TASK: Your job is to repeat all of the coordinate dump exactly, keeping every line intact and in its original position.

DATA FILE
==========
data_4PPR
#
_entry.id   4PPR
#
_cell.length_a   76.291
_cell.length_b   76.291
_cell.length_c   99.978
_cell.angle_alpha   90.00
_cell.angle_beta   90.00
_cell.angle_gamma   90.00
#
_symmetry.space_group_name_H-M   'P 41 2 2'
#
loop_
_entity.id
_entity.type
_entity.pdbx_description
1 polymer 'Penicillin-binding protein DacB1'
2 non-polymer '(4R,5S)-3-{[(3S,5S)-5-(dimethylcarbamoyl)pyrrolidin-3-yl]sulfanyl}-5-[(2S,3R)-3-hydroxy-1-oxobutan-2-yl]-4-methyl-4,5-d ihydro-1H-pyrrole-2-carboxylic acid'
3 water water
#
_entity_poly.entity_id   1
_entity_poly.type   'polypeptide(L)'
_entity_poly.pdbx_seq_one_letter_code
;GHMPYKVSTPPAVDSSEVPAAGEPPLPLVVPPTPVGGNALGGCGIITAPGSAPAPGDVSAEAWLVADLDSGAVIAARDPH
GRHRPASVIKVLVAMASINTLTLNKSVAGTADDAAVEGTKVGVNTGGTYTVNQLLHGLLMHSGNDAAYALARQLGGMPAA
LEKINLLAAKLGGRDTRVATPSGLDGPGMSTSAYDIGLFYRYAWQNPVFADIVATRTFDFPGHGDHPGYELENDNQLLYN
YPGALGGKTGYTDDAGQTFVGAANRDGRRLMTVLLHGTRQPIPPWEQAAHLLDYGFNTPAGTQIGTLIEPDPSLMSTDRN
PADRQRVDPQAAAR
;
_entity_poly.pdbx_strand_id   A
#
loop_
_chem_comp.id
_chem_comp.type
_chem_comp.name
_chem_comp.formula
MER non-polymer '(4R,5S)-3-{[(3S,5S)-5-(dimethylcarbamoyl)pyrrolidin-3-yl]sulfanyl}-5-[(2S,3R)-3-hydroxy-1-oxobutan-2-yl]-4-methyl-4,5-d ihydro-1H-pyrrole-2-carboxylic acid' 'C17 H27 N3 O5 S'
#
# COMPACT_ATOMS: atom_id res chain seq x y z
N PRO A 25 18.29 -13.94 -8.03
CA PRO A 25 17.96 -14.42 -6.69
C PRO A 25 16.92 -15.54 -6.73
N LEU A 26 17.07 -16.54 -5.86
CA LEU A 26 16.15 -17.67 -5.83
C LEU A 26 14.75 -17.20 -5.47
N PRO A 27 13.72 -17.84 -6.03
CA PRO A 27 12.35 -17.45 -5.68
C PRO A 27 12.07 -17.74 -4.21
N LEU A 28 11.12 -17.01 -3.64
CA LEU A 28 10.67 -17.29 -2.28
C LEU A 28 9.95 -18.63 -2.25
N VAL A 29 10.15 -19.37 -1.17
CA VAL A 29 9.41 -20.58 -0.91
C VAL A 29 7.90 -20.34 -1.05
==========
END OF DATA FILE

data_4PPR
#
_entry.id   4PPR
#
_cell.length_a   76.291
_cell.length_b   76.291
_cell.length_c   99.978
_cell.angle_alpha   90.00
_cell.angle_beta   90.00
_cell.angle_gamma   90.00
#
_symmetry.space_group_name_H-M   'P 41 2 2'
#
loop_
_entity.id
_entity.type
_entity.pdbx_description
1 polymer 'Penicillin-binding protein DacB1'
2 non-polymer '(4R,5S)-3-{[(3S,5S)-5-(dimethylcarbamoyl)pyrrolidin-3-yl]sulfanyl}-5-[(2S,3R)-3-hydroxy-1-oxobutan-2-yl]-4-methyl-4,5-d ihydro-1H-pyrrole-2-carboxylic acid'
3 water water
#
_entity_poly.entity_id   1
_entity_poly.type   'polypeptide(L)'
_entity_poly.pdbx_seq_one_letter_code
;GHMPYKVSTPPAVDSSEVPAAGEPPLPLVVPPTPVGGNALGGCGIITAPGSAPAPGDVSAEAWLVADLDSGAVIAARDPH
GRHRPASVIKVLVAMASINTLTLNKSVAGTADDAAVEGTKVGVNTGGTYTVNQLLHGLLMHSGNDAAYALARQLGGMPAA
LEKINLLAAKLGGRDTRVATPSGLDGPGMSTSAYDIGLFYRYAWQNPVFADIVATRTFDFPGHGDHPGYELENDNQLLYN
YPGALGGKTGYTDDAGQTFVGAANRDGRRLMTVLLHGTRQPIPPWEQAAHLLDYGFNTPAGTQIGTLIEPDPSLMSTDRN
PADRQRVDPQAAAR
;
_entity_poly.pdbx_strand_id   A
#
loop_
_chem_comp.id
_chem_comp.type
_chem_comp.name
_chem_comp.formula
MER non-polymer '(4R,5S)-3-{[(3S,5S)-5-(dimethylcarbamoyl)pyrrolidin-3-yl]sulfanyl}-5-[(2S,3R)-3-hydroxy-1-oxobutan-2-yl]-4-methyl-4,5-d ihydro-1H-pyrrole-2-carboxylic acid' 'C17 H27 N3 O5 S'
#
# COMPACT_ATOMS: atom_id res chain seq x y z
N PRO A 25 18.29 -13.94 -8.03
CA PRO A 25 17.96 -14.42 -6.69
C PRO A 25 16.92 -15.54 -6.73
N LEU A 26 17.07 -16.54 -5.86
CA LEU A 26 16.15 -17.67 -5.83
C LEU A 26 14.75 -17.20 -5.47
N PRO A 27 13.72 -17.84 -6.03
CA PRO A 27 12.35 -17.45 -5.68
C PRO A 27 12.07 -17.74 -4.21
N LEU A 28 11.12 -17.01 -3.64
CA LEU A 28 10.67 -17.29 -2.28
C LEU A 28 9.95 -18.63 -2.25
N VAL A 29 10.15 -19.37 -1.17
CA VAL A 29 9.41 -20.58 -0.91
C VAL A 29 7.90 -20.34 -1.05